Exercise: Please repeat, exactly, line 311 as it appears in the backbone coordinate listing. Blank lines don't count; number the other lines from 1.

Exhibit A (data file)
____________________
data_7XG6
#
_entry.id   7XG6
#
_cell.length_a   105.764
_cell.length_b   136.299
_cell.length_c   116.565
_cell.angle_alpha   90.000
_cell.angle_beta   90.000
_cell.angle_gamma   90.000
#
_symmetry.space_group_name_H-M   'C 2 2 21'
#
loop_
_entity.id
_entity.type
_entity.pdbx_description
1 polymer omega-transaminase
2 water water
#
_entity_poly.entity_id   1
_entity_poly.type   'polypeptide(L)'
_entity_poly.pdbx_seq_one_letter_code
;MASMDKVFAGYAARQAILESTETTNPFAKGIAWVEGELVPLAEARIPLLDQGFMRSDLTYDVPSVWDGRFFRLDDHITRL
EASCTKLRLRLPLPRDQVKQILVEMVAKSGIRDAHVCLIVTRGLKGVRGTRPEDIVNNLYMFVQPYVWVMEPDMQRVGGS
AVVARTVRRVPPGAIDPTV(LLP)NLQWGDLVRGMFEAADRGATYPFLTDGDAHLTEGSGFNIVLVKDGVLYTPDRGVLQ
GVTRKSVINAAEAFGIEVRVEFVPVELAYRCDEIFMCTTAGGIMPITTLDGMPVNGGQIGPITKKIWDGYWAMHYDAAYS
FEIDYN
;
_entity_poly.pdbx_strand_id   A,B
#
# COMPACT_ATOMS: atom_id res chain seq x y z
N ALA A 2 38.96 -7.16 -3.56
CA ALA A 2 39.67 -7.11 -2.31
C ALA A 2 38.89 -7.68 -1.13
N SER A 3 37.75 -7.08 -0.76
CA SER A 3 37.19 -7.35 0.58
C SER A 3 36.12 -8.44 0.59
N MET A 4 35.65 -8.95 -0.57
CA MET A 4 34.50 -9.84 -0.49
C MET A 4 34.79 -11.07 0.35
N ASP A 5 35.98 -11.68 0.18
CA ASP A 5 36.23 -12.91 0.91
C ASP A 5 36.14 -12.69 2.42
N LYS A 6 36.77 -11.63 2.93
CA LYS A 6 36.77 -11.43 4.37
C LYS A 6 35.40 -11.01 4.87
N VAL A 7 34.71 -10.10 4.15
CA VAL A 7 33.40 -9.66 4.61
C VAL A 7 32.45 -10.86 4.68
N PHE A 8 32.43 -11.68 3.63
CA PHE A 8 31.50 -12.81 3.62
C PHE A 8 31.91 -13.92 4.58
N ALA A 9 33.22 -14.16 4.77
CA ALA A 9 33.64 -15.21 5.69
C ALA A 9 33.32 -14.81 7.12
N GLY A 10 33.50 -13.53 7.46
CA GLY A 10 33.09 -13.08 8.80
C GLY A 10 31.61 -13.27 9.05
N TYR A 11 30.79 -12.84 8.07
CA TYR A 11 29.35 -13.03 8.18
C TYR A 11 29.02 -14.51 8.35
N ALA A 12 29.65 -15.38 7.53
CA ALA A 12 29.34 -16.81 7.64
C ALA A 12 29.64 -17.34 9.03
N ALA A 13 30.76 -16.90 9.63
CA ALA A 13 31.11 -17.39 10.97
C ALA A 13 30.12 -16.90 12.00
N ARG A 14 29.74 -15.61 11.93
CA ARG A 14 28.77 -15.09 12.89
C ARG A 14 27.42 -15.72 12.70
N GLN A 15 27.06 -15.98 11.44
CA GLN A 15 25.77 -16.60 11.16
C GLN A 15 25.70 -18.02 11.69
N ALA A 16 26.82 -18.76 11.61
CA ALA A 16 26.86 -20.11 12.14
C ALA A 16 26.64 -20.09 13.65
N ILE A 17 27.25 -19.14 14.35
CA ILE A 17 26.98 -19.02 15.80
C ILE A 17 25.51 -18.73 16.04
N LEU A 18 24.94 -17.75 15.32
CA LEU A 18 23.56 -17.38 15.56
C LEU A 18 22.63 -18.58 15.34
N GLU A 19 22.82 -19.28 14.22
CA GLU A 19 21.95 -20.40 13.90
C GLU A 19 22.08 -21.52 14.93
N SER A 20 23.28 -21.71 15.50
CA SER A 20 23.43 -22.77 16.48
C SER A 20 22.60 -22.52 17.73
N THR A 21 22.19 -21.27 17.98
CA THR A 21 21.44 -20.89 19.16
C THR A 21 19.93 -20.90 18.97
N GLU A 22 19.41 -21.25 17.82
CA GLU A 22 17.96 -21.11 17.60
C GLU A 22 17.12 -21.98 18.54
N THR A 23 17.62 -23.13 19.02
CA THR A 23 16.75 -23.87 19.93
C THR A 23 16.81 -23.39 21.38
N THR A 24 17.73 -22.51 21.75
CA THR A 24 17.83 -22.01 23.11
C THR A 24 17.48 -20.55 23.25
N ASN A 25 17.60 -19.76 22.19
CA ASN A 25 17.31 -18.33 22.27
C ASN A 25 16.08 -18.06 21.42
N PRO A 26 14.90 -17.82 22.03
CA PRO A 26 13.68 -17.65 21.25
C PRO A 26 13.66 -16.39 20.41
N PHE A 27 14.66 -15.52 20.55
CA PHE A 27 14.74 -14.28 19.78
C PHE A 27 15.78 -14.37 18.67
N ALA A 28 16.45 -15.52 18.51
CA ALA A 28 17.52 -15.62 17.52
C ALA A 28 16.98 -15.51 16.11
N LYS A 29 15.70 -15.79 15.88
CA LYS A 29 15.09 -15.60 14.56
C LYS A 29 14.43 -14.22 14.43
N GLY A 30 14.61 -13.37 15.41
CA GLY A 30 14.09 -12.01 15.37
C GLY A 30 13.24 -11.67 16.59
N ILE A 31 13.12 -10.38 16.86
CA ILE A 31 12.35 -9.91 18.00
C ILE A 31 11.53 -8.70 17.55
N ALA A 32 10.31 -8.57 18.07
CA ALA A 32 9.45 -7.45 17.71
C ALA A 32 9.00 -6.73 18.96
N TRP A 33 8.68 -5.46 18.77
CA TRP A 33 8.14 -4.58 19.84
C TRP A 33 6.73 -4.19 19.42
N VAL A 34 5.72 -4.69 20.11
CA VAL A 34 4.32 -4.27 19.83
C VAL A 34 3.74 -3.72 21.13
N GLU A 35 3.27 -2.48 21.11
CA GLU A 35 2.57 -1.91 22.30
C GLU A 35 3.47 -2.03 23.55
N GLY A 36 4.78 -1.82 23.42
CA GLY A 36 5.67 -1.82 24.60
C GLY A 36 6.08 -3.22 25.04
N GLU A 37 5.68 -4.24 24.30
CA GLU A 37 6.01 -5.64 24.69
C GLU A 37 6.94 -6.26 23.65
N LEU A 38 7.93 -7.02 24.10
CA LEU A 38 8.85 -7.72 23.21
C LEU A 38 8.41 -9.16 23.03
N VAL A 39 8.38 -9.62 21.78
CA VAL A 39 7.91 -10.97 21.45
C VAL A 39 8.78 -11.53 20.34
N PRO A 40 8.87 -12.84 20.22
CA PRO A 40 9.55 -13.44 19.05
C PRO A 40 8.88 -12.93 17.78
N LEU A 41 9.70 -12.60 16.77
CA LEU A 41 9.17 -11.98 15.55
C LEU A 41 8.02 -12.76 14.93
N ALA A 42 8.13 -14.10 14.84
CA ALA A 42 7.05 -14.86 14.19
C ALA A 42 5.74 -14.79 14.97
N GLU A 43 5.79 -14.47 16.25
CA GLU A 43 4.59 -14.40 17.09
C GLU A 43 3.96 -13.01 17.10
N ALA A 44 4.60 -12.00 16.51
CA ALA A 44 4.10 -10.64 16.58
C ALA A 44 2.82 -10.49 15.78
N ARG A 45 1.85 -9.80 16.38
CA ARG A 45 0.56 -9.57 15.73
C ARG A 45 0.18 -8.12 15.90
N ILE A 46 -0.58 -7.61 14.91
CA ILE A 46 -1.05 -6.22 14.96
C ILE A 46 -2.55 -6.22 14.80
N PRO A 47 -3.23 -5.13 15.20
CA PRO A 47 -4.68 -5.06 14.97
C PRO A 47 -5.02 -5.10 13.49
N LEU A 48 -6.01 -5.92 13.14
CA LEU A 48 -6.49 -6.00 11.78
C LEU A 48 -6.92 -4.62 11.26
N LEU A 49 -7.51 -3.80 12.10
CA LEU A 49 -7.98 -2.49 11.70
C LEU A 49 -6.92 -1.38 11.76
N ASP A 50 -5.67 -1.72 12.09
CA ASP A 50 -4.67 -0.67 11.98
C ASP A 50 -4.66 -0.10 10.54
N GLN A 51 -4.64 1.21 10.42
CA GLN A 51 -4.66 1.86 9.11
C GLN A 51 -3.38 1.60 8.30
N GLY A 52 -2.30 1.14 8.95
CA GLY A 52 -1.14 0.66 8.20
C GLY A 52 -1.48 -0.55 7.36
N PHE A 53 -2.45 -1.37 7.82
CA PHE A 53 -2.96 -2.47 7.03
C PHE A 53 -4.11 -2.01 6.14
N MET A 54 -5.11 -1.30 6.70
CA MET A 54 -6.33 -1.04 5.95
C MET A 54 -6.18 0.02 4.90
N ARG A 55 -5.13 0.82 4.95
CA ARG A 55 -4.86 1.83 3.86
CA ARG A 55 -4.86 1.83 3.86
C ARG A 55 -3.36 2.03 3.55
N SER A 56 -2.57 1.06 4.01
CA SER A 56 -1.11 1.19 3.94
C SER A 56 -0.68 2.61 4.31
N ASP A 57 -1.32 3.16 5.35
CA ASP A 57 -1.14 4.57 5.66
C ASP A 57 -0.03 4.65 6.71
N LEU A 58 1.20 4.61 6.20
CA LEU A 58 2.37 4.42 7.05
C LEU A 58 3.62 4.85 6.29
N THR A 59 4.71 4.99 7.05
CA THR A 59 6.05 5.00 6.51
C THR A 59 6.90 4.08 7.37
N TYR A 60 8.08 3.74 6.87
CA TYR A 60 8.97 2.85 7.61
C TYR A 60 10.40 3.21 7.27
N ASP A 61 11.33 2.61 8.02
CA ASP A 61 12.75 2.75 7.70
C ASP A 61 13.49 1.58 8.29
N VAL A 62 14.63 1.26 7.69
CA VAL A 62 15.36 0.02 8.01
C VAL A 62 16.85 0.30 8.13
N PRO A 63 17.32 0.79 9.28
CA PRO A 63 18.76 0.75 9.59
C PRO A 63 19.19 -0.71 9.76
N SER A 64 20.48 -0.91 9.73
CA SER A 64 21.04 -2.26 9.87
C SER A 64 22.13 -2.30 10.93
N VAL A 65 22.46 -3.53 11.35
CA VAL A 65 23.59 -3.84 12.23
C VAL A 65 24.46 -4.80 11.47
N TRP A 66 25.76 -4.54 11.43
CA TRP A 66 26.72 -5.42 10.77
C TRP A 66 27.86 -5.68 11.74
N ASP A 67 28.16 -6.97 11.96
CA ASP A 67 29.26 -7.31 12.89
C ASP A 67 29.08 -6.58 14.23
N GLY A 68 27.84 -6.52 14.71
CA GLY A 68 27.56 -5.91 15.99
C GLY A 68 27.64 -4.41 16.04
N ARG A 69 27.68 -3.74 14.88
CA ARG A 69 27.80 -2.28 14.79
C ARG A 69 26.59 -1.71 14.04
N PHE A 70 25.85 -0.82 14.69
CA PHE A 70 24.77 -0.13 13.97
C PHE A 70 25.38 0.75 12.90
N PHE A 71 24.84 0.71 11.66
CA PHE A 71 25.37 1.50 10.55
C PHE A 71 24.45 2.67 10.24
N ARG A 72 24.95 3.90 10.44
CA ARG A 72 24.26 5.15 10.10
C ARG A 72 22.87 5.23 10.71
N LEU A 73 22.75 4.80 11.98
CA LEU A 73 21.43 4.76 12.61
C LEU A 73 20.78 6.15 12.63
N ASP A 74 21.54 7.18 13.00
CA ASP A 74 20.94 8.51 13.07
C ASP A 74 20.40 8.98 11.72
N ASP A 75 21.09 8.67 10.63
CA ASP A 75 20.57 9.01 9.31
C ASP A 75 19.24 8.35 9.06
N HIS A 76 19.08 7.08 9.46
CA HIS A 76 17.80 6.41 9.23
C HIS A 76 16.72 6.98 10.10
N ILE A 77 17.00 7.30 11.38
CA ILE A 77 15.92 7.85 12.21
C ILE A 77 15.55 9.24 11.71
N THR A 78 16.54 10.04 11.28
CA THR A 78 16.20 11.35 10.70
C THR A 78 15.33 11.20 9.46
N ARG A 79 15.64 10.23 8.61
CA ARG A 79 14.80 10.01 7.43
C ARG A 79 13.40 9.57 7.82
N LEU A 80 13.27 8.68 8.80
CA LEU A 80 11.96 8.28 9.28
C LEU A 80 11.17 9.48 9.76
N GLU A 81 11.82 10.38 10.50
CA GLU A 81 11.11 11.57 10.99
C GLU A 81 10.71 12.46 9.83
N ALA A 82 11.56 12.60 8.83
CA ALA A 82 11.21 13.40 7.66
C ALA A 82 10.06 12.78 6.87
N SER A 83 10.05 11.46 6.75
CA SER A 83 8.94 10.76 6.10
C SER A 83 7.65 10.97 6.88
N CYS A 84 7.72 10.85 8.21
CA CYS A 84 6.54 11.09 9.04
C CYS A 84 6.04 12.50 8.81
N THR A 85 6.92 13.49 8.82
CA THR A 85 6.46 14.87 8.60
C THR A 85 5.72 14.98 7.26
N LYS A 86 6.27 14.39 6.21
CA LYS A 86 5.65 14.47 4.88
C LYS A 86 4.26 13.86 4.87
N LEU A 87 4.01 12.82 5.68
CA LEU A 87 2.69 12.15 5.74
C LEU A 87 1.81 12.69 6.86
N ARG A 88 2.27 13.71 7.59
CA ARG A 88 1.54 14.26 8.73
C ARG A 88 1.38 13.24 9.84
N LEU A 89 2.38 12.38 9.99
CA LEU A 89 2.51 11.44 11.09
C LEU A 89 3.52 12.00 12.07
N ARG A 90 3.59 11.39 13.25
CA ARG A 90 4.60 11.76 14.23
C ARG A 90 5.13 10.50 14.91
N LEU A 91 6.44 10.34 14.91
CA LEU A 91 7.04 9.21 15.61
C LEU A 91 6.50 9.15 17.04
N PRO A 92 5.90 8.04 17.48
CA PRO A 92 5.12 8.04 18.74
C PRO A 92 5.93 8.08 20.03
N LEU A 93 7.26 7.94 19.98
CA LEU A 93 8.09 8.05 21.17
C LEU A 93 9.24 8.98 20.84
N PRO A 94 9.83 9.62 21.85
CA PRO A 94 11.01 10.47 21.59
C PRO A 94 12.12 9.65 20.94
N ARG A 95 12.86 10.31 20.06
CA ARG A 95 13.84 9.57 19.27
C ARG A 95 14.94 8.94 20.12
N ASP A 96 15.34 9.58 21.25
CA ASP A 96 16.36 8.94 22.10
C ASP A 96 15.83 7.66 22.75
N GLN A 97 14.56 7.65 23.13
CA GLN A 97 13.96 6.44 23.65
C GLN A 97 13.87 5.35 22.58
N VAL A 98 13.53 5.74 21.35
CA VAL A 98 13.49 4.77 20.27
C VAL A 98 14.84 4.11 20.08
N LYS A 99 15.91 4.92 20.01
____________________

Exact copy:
CA PRO A 94 11.01 10.47 21.59